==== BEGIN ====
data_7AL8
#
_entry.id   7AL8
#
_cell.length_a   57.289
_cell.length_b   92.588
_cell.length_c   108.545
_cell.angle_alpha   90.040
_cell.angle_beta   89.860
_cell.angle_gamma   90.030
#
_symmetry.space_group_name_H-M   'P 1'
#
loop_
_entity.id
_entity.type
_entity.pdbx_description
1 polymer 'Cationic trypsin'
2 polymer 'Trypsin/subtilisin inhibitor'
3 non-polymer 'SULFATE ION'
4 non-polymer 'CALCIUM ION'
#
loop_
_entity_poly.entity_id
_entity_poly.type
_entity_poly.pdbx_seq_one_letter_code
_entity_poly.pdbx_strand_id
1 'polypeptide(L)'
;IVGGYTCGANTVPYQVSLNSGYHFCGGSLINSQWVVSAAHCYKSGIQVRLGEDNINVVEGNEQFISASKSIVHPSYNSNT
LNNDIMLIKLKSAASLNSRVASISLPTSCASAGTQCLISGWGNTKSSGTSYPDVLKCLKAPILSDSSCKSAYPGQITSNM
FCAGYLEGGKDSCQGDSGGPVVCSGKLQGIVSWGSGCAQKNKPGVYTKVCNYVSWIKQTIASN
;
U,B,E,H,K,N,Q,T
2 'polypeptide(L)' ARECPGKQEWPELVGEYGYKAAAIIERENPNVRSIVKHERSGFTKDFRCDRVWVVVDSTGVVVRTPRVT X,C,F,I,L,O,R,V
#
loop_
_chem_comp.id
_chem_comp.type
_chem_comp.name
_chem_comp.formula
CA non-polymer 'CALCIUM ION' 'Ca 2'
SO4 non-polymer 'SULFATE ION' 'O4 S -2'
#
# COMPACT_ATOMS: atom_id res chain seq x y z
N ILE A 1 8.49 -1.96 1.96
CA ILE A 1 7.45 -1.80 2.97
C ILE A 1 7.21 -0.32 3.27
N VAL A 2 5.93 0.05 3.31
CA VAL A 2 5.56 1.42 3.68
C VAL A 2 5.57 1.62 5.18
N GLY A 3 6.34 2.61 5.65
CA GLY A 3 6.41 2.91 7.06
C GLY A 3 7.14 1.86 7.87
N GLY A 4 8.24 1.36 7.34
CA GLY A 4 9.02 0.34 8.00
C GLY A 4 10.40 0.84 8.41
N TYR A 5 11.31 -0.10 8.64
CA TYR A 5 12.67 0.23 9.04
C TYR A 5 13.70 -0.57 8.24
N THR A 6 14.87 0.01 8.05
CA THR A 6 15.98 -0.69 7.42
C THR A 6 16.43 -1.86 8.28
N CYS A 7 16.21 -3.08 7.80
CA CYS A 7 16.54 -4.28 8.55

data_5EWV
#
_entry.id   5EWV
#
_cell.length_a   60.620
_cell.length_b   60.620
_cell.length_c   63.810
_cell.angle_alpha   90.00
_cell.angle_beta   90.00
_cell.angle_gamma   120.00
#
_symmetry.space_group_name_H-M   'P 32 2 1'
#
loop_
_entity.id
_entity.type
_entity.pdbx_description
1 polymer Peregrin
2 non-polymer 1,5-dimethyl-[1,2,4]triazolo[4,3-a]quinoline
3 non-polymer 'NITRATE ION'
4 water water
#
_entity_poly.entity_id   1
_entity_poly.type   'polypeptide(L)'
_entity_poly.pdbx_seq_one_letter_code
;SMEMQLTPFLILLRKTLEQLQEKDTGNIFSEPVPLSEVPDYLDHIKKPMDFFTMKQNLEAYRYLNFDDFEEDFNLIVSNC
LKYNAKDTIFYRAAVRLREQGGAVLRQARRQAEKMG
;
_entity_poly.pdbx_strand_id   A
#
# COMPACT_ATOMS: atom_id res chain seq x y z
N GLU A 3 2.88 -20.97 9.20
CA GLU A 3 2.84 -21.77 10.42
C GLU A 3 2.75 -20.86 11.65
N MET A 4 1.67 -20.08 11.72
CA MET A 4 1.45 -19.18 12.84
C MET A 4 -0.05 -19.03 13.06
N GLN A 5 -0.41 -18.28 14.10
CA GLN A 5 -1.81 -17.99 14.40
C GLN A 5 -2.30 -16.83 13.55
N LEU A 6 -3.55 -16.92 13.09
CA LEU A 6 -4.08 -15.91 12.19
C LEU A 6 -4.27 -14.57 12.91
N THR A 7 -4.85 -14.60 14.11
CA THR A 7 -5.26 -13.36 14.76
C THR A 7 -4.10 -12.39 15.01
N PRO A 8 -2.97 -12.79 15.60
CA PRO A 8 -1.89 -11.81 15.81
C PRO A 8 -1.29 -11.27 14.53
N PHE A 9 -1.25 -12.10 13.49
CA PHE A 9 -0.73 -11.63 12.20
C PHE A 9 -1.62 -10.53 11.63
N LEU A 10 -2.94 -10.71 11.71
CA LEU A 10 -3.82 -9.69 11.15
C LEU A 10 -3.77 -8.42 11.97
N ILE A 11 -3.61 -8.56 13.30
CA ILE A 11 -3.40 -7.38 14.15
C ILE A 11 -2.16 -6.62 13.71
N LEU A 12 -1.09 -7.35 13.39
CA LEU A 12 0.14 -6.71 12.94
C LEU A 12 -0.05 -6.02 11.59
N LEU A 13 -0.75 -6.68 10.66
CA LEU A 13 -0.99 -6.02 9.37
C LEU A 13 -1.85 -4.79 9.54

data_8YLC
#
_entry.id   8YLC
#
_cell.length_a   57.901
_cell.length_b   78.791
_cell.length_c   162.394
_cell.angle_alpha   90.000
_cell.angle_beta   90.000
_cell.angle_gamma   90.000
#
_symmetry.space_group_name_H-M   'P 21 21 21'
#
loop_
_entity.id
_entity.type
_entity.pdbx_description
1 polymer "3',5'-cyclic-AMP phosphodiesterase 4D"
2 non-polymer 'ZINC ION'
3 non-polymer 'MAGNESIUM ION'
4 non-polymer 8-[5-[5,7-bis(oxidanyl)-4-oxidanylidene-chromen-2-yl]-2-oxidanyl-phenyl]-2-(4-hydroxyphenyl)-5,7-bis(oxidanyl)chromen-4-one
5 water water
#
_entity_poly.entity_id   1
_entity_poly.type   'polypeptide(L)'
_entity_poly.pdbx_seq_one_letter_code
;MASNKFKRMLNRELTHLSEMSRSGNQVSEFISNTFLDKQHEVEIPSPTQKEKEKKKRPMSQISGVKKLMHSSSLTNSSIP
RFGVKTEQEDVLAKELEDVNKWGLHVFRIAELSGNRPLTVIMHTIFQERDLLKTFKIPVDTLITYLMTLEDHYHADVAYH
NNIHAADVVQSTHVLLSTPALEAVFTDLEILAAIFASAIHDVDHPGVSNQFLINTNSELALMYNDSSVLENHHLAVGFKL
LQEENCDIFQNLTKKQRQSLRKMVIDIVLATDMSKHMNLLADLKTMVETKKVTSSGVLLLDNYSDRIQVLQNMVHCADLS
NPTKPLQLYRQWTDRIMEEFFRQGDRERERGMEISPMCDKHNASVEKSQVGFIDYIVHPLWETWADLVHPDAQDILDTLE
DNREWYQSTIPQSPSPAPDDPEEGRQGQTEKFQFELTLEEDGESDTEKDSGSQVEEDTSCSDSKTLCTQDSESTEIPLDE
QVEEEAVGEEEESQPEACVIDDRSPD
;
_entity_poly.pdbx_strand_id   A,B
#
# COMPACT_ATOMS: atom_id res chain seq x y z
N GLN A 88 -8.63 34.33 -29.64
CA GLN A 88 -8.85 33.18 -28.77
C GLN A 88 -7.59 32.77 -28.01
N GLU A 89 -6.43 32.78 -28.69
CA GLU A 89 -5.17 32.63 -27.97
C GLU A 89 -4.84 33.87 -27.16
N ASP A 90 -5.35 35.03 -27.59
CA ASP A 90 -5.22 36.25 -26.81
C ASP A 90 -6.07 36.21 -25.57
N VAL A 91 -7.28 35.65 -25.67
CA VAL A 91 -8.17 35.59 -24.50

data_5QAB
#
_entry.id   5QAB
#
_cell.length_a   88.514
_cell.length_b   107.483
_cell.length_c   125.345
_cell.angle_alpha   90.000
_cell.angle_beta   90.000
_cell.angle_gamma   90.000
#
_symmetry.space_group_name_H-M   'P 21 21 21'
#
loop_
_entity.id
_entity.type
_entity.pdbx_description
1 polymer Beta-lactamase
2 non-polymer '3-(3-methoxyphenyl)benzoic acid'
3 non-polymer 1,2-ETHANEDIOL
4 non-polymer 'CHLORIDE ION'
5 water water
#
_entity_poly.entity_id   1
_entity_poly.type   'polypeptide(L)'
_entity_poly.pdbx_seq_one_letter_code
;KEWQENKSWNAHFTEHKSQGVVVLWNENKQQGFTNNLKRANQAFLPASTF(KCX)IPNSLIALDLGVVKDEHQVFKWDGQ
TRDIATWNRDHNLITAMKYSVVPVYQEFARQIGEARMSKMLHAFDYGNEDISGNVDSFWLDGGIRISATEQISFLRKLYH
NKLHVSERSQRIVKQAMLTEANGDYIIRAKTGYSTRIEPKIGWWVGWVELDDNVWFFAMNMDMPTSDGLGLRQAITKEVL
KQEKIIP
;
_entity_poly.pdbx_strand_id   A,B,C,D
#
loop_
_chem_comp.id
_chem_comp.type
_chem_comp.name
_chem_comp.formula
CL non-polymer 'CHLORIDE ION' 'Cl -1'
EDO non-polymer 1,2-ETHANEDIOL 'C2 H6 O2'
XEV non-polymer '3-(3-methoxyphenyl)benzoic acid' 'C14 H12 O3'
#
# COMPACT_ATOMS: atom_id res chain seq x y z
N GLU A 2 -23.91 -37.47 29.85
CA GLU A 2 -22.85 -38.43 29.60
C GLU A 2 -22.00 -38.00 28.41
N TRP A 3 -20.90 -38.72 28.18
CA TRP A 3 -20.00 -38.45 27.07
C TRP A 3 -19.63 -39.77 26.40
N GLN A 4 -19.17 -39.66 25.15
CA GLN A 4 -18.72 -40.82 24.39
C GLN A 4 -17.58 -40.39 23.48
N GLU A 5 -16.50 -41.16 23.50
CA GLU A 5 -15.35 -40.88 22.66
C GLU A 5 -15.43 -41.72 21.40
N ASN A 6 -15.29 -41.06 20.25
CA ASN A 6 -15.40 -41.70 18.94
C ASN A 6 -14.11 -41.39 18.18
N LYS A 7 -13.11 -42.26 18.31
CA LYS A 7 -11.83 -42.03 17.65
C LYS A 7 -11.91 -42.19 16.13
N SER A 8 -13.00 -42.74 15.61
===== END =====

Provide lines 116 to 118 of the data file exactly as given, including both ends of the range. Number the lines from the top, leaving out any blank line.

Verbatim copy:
C PHE A 9 -1.62 -10.53 11.63
N LEU A 10 -2.94 -10.71 11.71
CA LEU A 10 -3.82 -9.69 11.15